Malpaso Dance Company: Cuban dance comes to Brooklyn
Char | 3/23/2017, 11:39 a.m.
Together Cuba’s Malpaso Dance Company and Arturo O’Farrill & the Afro Latin Jazz Ensemble’s “Dreaming of Lions” (March 1-4) were a hit! For this debut at the Brooklyn Academy of Music, co-founder, artistic director and dancer, Osnel Delgado of Malpaso, and director, pianist, composer O’Farrill, the Mexican-born, informal ambassador to Cuban musicians, melded dance and music seamlessly.
“Dreaming” is inspired by Ernest Hemingway’s classic, “The Old Man and the Sea,” and like the fisherman Santiago, Hemingway’s lone and aging Cuban protagonist, the spry Osnel begins this tale alone, with just his box (his boat) at “sea.” O’Farrill’s nine-member ensemble, softly lit by Al Crawford, line the back wall and complement with blissful sounds. Osnel’s silky arms swim through the air. They reach. He stands in his boat, taps his forehead or sits like Rodin’s “The Thinker,” pondering the next move. The company, an ever-growing school of “fish,” soon join “the old man,” and the stage becomes a continuous sea of bodies weaving circles and repeating phrases. Later, in a rush, full-bodied duets move in and out of the space, one after the other, with signature swirls and twists that end with long legs extended through to the toe nearly hitting the backs of their heads.
A particularly lovely phrase comes when all 11 dancers creep in from one side, pulled by one unbending arm at a time, chest high, palms and pelvis pressed into the floor, thrusting and moving forward as their legs trail behind. The more the dancers demanded, the more the music gave, and vice versa—it was hot! O’Farrill dances, too, when here and there he mouths, “pa dap” (or something like that), and a section of the ensemble would kick in, layering with the right sounds and riffs.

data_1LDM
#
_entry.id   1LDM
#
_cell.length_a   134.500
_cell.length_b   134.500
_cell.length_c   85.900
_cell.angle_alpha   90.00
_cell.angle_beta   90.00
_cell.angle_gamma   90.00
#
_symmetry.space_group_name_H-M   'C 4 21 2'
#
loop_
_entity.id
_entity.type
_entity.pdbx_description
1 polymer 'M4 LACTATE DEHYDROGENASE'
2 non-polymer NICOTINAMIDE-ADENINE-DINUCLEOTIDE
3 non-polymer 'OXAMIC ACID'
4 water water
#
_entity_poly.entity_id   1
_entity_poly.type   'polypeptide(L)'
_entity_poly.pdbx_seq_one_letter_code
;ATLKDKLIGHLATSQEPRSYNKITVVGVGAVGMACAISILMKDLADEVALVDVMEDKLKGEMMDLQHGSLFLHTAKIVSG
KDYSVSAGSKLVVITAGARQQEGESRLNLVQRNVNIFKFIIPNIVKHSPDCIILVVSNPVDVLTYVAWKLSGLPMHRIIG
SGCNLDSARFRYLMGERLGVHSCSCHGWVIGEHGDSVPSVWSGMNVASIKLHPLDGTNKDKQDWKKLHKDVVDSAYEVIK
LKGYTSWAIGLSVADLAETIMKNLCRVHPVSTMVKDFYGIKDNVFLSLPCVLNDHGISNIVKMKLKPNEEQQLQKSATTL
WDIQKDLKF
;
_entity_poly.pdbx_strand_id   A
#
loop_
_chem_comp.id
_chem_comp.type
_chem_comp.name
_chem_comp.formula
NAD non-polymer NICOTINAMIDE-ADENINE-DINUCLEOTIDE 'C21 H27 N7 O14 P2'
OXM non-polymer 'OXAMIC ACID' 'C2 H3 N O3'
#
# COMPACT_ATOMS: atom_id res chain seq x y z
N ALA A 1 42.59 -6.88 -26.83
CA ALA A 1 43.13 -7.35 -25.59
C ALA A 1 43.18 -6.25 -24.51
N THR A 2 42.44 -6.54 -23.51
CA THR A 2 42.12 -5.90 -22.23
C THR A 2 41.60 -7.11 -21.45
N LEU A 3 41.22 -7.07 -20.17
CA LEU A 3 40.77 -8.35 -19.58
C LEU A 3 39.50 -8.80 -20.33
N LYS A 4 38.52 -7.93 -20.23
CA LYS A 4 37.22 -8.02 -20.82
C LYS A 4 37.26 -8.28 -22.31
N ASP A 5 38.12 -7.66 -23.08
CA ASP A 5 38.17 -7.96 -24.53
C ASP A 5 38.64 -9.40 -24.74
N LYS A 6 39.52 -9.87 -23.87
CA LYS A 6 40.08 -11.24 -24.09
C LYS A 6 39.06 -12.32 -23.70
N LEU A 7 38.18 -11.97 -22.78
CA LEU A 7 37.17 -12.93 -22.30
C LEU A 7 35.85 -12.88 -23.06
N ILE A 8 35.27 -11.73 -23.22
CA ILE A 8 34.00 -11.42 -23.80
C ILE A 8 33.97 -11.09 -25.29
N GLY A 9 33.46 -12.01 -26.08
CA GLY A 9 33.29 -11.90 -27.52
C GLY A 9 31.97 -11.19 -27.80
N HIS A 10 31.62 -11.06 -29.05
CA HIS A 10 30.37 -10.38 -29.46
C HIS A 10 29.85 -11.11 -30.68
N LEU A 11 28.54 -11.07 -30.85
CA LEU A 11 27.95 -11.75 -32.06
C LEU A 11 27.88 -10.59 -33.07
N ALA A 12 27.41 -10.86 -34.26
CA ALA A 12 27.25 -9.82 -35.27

Toward the end, O’Farrill and the ensemble get the stage to themselves. Collaborations are a strange animal, but when they work, they really work. “Dreaming” is a fine example. Although not the ensemble’s first trip to the U.S., this hour of Cuba in Brooklyn was a satisfying exchange of soulful movement, music with a bit of literature as guide.
The dancers are Dunia Acosta, Maria Karla Araujo, Michel Avalo, Fernando Benet, Daile Carrazana, Delgado, Manuel Durán, Beatriz García, Claudia Molinet, Abel Rojo and Lisbeth Saad. The musicians are Vince Cherico, Carlo DeRosa, Travis Reuter, Reinaldo De Jesus, Rafi Malkiel, Alejandro Avíles, Adam O’Farrill, Alon Yavnai and Carly Maldonado.